Casa La Manzana in Sotogrande was the most expensive house on the market in Spain back in 2006 when I went to see it for the Sunday Times. Thirteen years later it is still looking for a buyer, but with the vendor’s price expectations down 59% since then, arguably it is now priced to sell.
2006 was near the height of Spain’s real estate bubble. People were paying crazy prices for every kind of real estate asset, from jerry-built prefab homes in Camposol, Murcia, to Mansions in Marbella, to real estate developers like Fadesa (purchased in 2006 for €4b by Fernando Martín, bankrupt by 2008), but especially for land, which mixed speculation, corruption, and greed like nothing else. Fortunes were made and lost – I know of one person who made €80m on land speculation, and then lost the lot on the same game a bit later. Though arguably the best time to take advantage of the bubble as a vendor was between 2004 and 2006, this was not a bad time to put a trophy asset on the market with a bubble price. The financial crisis that brought the party to an end was still more than a year away.
So I wasn’t surprised by the €24m price tag for La Manzana when I went to look around it all those years ago. The vendor – Joseph Kanoui, a French business tycoon whose syndicate bought Cartier in 1972, and who retired in 2004 as chairman of the Vendôme Luxury Group, a subsidiary of Richemont, the giant Swiss conglomerate that owns brands such as Van Cleef & Arpels and Chloé, was clearly targeting the billionaire market of people like him. As I wrote in my article at the time ‘Casa La Manzana is the most expensive home for sale in Spain’, The publicity-shy Kanoui and his wife Micheline, a jewellery designer, entertained the cream of French society at La Manzana, known locally as the “Cartier house”.
Was the “Cartier house” worth €24m at the time? In retrospect, no, because nobody bought it, and it’s still on the market 13 years later for less than half the price. At the time I pointed out that “Super-luxury properties on the Costa del Sol often sell for substantially less than their asking price,” and that La Manzana was “in a class of its own in terms of typical asking prices in Sotogrande, where even exceptional properties go for between €6m and €10m.” However, if they vendor wasn’t in a hurry or distress, and was quite happy to wait for the right buyer to come along and pay top wack for a trophy asset, then there’s a case to be made for starting off at the top of the range with the asking price. But that strategy has risks.
The risk is your time and ending up selling for less than you could have, as I point out in my article last week on the trouble Hollywood star Michael Douglas is having finding a buyer for S’Estaca, his estate on Mallorca. As I explain in that article, my limited but relevant experience suggests that ultra-high end vendors start off asking too much, and spend the next five to ten years reducing their price expectations until they reach a price that suits a buyer at that moment.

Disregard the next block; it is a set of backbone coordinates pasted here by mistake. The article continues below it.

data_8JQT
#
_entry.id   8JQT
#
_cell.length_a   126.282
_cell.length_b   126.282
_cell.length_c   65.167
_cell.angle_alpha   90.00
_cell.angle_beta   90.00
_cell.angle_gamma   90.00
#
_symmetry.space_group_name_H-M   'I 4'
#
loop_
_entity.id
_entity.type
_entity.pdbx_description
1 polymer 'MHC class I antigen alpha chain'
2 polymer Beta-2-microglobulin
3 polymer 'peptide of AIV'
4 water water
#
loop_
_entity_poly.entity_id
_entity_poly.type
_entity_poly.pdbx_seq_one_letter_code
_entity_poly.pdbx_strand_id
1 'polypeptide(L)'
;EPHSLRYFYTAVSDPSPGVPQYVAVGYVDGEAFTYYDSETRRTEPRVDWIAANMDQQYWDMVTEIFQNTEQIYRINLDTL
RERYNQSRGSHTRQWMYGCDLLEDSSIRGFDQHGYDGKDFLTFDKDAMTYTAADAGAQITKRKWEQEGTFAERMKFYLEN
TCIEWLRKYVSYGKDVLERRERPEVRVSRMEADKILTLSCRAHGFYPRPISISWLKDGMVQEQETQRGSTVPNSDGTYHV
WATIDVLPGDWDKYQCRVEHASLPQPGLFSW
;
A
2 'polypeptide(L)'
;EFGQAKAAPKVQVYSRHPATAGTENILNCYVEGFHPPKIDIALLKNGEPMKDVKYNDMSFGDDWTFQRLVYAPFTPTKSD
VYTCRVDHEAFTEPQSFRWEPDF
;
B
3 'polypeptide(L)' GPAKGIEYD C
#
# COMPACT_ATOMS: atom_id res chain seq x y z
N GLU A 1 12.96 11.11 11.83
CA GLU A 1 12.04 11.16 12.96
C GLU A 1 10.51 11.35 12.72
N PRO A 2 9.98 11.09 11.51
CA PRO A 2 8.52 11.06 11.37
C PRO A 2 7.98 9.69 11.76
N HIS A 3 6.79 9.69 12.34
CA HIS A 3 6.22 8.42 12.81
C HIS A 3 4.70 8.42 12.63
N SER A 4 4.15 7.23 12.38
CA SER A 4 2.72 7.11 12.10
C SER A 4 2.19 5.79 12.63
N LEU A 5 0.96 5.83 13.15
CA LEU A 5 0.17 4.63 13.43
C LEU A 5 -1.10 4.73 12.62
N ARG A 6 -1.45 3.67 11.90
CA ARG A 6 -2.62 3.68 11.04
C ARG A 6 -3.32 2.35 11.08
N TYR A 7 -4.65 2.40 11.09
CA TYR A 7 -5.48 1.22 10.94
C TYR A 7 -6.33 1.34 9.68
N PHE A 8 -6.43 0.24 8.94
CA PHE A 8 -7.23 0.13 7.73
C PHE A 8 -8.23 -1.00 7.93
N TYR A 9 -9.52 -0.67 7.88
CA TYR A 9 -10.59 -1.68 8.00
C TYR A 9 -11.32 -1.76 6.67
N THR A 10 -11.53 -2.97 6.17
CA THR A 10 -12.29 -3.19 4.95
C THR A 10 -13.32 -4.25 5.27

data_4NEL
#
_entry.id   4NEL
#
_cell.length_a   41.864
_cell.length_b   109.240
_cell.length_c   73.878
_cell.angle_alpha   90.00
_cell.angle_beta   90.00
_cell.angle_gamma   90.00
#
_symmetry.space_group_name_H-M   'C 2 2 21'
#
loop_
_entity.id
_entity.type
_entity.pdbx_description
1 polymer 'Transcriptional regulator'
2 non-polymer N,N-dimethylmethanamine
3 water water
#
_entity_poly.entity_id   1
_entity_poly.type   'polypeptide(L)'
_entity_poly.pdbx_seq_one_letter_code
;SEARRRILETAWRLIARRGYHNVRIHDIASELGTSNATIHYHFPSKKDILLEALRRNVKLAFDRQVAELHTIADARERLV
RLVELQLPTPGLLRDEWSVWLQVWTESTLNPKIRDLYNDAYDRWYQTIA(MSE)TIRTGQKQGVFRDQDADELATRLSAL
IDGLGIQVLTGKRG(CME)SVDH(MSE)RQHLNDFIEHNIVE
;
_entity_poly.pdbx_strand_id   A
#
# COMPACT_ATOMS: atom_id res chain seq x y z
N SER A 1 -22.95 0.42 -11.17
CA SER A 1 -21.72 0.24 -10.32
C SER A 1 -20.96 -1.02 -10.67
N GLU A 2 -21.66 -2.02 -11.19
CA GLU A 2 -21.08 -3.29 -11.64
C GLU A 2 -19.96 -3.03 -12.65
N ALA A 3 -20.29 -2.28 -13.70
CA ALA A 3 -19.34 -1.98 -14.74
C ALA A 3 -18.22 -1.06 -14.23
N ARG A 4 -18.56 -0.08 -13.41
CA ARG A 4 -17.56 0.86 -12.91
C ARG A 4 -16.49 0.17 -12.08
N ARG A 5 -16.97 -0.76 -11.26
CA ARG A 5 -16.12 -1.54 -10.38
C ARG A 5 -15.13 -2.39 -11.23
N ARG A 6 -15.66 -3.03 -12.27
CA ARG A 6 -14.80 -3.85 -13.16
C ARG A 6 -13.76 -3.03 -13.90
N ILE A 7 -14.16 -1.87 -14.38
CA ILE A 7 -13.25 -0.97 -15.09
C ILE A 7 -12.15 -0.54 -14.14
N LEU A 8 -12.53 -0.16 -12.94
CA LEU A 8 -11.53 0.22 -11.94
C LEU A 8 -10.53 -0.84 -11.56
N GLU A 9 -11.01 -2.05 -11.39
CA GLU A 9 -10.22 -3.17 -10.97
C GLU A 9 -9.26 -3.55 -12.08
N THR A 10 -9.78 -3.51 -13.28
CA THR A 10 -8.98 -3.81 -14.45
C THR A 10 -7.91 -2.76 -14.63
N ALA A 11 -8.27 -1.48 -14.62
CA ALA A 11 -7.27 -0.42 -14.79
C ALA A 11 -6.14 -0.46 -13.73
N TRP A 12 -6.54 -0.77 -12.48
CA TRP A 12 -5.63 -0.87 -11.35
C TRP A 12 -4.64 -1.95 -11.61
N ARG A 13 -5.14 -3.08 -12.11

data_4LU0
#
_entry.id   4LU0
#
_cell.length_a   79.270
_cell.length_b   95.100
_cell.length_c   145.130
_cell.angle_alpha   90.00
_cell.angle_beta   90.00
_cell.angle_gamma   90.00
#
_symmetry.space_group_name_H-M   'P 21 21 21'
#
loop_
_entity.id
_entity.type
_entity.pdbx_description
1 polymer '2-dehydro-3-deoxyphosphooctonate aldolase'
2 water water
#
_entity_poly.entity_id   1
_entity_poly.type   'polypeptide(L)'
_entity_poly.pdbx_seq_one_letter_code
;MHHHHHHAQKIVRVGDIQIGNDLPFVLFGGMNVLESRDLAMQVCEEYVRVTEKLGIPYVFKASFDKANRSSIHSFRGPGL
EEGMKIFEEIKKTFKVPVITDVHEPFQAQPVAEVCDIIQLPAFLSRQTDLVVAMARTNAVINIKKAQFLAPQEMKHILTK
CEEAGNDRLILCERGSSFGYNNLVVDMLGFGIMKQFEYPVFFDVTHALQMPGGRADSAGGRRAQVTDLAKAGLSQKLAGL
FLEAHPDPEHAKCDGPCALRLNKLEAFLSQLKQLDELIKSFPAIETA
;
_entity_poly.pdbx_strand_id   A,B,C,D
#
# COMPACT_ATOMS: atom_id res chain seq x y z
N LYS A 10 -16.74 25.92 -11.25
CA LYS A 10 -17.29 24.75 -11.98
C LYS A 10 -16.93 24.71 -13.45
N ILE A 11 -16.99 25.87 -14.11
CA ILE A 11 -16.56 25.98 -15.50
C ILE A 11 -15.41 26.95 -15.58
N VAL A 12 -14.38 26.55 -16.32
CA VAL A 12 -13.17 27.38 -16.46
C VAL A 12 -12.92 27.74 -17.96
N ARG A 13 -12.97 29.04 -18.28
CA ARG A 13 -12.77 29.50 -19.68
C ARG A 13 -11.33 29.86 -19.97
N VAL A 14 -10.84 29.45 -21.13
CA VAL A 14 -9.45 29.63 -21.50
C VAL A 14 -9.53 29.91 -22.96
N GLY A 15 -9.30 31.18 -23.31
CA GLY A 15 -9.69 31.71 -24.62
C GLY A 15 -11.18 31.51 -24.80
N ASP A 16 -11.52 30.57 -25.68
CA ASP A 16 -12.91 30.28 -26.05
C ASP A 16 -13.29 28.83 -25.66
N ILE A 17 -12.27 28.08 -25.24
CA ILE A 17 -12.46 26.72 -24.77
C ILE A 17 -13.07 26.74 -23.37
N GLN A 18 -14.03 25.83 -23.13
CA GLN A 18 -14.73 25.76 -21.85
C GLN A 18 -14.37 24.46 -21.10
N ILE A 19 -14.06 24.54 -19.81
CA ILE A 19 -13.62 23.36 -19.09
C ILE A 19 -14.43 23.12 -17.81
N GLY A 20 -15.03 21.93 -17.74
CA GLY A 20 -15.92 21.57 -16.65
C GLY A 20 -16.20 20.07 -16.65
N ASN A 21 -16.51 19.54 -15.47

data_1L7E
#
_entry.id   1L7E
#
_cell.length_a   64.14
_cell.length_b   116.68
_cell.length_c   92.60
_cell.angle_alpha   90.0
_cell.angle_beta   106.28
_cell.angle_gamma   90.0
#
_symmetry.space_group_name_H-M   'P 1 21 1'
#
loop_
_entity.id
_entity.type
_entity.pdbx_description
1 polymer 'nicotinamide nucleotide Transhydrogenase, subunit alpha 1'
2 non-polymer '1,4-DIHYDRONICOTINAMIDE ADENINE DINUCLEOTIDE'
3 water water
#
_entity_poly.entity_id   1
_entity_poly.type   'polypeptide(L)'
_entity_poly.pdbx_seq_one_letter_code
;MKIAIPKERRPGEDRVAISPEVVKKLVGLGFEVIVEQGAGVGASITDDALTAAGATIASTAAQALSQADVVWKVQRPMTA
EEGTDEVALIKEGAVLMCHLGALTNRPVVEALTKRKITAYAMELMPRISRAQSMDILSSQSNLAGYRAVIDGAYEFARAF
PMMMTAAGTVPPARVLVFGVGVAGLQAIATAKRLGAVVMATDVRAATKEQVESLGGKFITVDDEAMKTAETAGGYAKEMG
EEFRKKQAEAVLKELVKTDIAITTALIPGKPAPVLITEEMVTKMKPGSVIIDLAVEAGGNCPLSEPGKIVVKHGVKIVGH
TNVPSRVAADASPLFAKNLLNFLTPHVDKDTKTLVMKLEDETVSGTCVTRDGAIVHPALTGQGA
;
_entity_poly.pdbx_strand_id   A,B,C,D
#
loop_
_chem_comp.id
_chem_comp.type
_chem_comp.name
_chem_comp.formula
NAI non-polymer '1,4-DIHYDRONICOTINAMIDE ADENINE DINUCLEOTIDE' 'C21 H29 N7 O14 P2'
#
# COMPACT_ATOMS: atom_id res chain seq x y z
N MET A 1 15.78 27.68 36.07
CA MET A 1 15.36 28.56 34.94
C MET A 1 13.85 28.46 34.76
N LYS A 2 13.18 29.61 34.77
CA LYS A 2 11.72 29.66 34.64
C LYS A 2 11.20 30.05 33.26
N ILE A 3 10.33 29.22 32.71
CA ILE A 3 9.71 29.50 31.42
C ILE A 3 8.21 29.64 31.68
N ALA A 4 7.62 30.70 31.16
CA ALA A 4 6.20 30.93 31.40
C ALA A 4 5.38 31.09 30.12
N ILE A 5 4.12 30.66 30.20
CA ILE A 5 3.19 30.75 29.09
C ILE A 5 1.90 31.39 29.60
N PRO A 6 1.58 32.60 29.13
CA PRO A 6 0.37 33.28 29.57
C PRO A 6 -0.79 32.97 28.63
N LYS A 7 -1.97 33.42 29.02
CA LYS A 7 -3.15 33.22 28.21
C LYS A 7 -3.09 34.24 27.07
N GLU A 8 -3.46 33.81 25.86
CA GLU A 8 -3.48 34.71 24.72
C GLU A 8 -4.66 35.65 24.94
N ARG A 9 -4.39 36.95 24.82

Is La Manzana now priced to sell? Charles Gubbins of Noll & Partners, a real estate agency in Sotogrande and Chestertons associate, thinks so. “The €9.9m price point is realistic and has come down in steps. from €24 million in 2006, then 18 million in 2010, after which it was taken off the market for a while,” he tells me. “I listed it with Noll and Chestertons about six months ago when we were instructed by the owners. With the euro/m2 price point at a conservative 220 euro the land alone is close to five million. With over 2000 m2 in building, replacement value alone gets you close to the €10 million mark. Added to this the very mature grounds, and the heritage the property offers, I believe the price will be achievable. However, as always” it is worth what someone is prepared to pay!!!”
He goes on to point out how recent developments at Sotogrande are helping to market the resort. “To sell in Sotogrande, first you have to sell the place, and lately Sotogrande is getting a lot of exposure albeit led by Golf events (Valderrama in June this year, and the Ladies European Tour event at La Reserva) and of course the annual Polo event. Five new developments Taylor Wimpey , Kronos, Lemon, and Sotogrande SA Village Verde, are raising awareness, albeit at a different price point to La Manzana.”
So the day when La Manzana changes hands must be getting closer, but just like Michael Douglas in Mallorca with S’Estaca, had the owner got the asking price right at the start, I suspect the sale would have gone through years ago, and for a higher price than today’s asking price.